As the town meeting season begins this spring, I hope that all Island residents will support funding for our Adult Education program, which has been offering classes to all of us for the last six years.
Adult and Community Education of Martha’s Vineyard (ACE MV) needs a lifeline to pull it out of a funding crisis. The all-Island school committee agreed to act as the fiscal agent for the educational nonprofit for one year, allowing it to receive public funds. The question comes before voters in all Island towns this spring.
A faded yellow building that once housed the Oak Bluffs laundromat may become the future site of a bowling alley.
Reid (Sam) Dunn, the architect who developed the Tisbury Marketplace in Vineyard Haven, presented a preliminary proposal to open a bowling alley, restaurant and bar on Uncas avenue to the town selectmen Tuesday.
“This is totally informational,” Mr. Dunn said. “We wanted to let you know that the project is in the works.”
ACE MV has remaining fall classes open to adult students. Offerings include yoga teacher training, a practicum in early childhood education, a Wampanoag culture class and a workshop titled Envisioning Your Emerging Self.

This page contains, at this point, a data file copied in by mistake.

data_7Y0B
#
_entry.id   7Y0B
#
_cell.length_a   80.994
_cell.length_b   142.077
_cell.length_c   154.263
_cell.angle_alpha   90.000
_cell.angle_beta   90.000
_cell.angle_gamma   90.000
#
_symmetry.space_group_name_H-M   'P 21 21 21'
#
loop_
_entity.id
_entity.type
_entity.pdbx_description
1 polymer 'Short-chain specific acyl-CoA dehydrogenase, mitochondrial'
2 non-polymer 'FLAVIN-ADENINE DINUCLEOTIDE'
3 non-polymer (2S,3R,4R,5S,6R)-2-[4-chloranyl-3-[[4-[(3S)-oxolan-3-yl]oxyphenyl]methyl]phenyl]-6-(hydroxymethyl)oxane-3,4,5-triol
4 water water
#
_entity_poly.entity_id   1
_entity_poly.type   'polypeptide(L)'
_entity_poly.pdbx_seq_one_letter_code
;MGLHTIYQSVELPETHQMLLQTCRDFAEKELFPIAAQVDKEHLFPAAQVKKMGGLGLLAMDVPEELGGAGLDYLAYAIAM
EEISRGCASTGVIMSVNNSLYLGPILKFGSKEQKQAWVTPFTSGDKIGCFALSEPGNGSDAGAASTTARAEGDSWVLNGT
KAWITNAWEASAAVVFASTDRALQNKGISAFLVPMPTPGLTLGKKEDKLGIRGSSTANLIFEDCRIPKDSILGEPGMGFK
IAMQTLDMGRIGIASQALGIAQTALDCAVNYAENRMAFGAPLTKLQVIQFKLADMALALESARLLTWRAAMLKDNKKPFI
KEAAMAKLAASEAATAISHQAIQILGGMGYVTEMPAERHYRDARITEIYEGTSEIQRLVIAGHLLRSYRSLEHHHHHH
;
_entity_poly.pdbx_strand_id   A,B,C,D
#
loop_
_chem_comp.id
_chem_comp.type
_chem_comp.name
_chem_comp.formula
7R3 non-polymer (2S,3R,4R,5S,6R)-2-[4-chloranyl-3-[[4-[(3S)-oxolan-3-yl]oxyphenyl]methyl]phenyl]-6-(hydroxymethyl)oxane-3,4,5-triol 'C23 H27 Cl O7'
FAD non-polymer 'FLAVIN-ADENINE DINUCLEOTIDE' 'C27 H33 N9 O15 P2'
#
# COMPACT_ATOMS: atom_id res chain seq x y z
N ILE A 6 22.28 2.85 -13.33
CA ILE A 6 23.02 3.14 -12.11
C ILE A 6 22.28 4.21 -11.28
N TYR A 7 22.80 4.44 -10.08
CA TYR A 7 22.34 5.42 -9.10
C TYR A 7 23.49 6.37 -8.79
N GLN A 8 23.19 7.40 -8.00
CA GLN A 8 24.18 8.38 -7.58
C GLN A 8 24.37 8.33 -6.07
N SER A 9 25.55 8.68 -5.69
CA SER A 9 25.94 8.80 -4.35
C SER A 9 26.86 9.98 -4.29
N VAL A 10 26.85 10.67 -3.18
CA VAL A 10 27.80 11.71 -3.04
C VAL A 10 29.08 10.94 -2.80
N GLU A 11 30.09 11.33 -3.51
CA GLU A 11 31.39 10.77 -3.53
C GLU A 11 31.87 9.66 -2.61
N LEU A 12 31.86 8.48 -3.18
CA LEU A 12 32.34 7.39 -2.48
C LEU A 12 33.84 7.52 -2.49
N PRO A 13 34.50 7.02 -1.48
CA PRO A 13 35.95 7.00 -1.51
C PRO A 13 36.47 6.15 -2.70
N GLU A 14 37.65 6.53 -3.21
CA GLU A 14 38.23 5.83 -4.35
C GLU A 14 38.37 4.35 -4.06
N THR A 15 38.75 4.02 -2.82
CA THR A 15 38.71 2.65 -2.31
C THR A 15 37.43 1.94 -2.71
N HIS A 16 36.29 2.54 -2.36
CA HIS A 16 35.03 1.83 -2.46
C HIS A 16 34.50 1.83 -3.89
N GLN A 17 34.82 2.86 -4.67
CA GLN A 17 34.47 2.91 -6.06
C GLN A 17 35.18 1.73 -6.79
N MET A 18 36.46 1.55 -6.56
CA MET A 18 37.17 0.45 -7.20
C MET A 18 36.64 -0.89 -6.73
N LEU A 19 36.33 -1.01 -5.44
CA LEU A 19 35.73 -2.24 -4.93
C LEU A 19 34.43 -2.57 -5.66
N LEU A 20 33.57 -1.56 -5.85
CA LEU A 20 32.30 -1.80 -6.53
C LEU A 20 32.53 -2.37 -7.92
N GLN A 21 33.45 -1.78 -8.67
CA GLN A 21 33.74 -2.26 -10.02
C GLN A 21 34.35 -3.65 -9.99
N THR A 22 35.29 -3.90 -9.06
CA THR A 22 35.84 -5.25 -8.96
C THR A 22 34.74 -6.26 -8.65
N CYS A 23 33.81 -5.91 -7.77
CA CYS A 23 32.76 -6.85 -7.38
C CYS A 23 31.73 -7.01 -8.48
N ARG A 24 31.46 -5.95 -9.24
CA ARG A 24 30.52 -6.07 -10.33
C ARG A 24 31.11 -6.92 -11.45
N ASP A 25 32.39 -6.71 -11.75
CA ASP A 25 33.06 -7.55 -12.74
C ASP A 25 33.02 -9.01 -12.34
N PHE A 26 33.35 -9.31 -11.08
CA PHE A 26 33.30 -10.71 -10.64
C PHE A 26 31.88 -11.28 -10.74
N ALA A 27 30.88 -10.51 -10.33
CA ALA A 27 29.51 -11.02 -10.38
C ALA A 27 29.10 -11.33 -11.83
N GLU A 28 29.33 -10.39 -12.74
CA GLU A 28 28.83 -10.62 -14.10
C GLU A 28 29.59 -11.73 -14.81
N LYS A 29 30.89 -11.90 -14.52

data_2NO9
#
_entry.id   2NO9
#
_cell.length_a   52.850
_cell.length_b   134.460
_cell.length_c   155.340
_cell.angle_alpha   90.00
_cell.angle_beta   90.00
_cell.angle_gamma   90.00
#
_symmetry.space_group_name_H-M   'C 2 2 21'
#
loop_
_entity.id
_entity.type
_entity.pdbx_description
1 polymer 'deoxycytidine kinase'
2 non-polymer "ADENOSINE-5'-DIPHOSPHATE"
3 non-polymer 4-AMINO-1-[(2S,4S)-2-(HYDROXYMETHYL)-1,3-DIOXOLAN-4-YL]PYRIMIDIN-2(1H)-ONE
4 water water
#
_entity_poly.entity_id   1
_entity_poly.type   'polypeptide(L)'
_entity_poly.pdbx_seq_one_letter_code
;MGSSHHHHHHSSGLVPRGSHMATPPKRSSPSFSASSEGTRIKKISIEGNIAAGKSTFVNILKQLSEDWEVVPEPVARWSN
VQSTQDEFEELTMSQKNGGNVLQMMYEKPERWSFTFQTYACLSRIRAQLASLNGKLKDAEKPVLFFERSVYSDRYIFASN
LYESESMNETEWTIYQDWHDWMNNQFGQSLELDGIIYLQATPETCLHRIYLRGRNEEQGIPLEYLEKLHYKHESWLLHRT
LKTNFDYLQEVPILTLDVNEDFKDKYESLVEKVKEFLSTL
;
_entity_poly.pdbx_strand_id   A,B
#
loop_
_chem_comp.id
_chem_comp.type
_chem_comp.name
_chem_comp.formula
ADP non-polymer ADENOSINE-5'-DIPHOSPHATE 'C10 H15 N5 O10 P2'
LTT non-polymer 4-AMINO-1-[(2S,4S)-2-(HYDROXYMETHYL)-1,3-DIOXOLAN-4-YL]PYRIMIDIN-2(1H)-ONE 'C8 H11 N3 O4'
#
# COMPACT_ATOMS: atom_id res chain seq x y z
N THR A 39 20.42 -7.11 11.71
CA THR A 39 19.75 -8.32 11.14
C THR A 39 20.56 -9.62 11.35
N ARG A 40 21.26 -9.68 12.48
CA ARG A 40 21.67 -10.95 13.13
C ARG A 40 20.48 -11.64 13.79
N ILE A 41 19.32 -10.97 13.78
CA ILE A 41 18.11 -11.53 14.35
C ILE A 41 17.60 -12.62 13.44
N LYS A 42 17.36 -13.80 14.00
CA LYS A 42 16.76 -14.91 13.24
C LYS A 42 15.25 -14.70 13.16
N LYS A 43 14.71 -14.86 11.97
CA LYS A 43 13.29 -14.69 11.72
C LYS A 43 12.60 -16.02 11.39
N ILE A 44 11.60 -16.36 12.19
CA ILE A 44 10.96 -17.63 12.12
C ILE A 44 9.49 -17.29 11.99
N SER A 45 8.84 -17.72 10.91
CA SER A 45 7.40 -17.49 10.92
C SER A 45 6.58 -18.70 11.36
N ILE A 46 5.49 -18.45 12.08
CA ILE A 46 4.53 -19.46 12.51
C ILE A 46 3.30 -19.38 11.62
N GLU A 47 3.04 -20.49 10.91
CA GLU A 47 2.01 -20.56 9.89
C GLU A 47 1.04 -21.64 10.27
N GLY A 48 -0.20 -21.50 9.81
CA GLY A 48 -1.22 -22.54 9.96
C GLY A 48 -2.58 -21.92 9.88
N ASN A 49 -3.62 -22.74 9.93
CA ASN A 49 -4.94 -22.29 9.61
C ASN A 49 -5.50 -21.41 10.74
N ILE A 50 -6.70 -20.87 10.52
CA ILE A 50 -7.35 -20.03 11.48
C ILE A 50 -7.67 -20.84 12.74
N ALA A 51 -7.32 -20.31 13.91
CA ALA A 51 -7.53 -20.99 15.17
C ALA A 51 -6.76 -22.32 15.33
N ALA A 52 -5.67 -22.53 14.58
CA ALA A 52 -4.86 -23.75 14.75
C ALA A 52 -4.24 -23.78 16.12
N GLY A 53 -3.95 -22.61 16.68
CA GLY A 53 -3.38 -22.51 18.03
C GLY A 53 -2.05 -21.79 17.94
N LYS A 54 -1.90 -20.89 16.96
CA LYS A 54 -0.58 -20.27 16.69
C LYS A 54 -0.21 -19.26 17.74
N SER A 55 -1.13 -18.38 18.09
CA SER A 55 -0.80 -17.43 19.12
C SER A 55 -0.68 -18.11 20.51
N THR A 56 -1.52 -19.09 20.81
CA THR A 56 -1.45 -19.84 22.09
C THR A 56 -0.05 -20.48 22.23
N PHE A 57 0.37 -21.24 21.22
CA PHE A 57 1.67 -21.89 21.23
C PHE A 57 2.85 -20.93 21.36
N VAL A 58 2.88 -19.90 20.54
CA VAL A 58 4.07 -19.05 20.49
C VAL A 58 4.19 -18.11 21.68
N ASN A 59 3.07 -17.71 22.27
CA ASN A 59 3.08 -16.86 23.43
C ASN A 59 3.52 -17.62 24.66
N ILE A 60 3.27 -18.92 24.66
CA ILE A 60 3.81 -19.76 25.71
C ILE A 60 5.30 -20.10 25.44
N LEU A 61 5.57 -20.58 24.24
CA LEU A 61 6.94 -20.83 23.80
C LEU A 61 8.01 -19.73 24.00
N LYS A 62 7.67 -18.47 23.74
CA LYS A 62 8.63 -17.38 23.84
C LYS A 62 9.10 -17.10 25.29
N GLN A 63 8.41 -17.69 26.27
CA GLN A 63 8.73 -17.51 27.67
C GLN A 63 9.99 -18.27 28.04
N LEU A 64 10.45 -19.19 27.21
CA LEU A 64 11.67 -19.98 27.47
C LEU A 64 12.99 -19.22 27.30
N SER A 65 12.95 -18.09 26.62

From cooking to bookkeeping, the course selection at ACE MV attracts increasing interest every year. But facing a mounting financial crisis, the organization is looking to secure public funding by next fall, or close down operations permanently.
When Lorena Crespo moved to the Island six years ago, her English was shaky. So she enrolled in an English as a Second Language class taught by Lynn Ditchfield at the high school.
At first, she didn’t know many people here, but her classes in ESL and art education expanded her social circle. And when she wanted to advance her degree in early childhood education, Adult and Community Education of Martha’s Vineyard (ACE MV) offered her that opportunity also.